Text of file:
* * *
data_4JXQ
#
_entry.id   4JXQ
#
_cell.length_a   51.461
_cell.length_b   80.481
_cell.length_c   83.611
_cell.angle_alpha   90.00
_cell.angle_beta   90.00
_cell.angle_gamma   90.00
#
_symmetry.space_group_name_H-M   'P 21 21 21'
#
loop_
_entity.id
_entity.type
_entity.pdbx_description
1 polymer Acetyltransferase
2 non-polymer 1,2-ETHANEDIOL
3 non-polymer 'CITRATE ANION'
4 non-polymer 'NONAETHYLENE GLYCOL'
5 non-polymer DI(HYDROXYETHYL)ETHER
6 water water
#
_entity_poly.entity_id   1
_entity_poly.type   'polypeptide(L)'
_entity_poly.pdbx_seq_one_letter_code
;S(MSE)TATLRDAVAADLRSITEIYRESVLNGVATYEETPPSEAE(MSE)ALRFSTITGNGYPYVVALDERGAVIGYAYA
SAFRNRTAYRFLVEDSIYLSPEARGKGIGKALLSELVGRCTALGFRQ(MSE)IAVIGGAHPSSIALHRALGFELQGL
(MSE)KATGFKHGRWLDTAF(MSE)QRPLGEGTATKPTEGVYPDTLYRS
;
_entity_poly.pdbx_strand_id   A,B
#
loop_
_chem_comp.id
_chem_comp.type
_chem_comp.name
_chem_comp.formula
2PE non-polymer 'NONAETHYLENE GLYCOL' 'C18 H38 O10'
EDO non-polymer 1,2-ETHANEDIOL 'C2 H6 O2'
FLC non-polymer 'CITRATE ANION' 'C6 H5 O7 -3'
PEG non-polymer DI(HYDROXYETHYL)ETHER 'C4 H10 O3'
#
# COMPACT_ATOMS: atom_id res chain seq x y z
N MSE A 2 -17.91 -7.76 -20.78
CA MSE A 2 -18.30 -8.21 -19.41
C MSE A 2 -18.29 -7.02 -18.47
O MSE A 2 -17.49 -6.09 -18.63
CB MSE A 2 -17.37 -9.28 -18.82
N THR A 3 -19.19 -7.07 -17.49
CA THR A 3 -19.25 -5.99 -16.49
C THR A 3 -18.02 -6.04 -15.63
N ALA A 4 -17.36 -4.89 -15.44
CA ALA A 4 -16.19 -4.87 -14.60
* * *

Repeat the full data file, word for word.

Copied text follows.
data_4JXQ
#
_entry.id   4JXQ
#
_cell.length_a   51.461
_cell.length_b   80.481
_cell.length_c   83.611
_cell.angle_alpha   90.00
_cell.angle_beta   90.00
_cell.angle_gamma   90.00
#
_symmetry.space_group_name_H-M   'P 21 21 21'
#
loop_
_entity.id
_entity.type
_entity.pdbx_description
1 polymer Acetyltransferase
2 non-polymer 1,2-ETHANEDIOL
3 non-polymer 'CITRATE ANION'
4 non-polymer 'NONAETHYLENE GLYCOL'
5 non-polymer DI(HYDROXYETHYL)ETHER
6 water water
#
_entity_poly.entity_id   1
_entity_poly.type   'polypeptide(L)'
_entity_poly.pdbx_seq_one_letter_code
;S(MSE)TATLRDAVAADLRSITEIYRESVLNGVATYEETPPSEAE(MSE)ALRFSTITGNGYPYVVALDERGAVIGYAYA
SAFRNRTAYRFLVEDSIYLSPEARGKGIGKALLSELVGRCTALGFRQ(MSE)IAVIGGAHPSSIALHRALGFELQGL
(MSE)KATGFKHGRWLDTAF(MSE)QRPLGEGTATKPTEGVYPDTLYRS
;
_entity_poly.pdbx_strand_id   A,B
#
loop_
_chem_comp.id
_chem_comp.type
_chem_comp.name
_chem_comp.formula
2PE non-polymer 'NONAETHYLENE GLYCOL' 'C18 H38 O10'
EDO non-polymer 1,2-ETHANEDIOL 'C2 H6 O2'
FLC non-polymer 'CITRATE ANION' 'C6 H5 O7 -3'
PEG non-polymer DI(HYDROXYETHYL)ETHER 'C4 H10 O3'
#
# COMPACT_ATOMS: atom_id res chain seq x y z
N MSE A 2 -17.91 -7.76 -20.78
CA MSE A 2 -18.30 -8.21 -19.41
C MSE A 2 -18.29 -7.02 -18.47
O MSE A 2 -17.49 -6.09 -18.63
CB MSE A 2 -17.37 -9.28 -18.82
N THR A 3 -19.19 -7.07 -17.49
CA THR A 3 -19.25 -5.99 -16.49
C THR A 3 -18.02 -6.04 -15.63
N ALA A 4 -17.36 -4.89 -15.44
CA ALA A 4 -16.19 -4.87 -14.60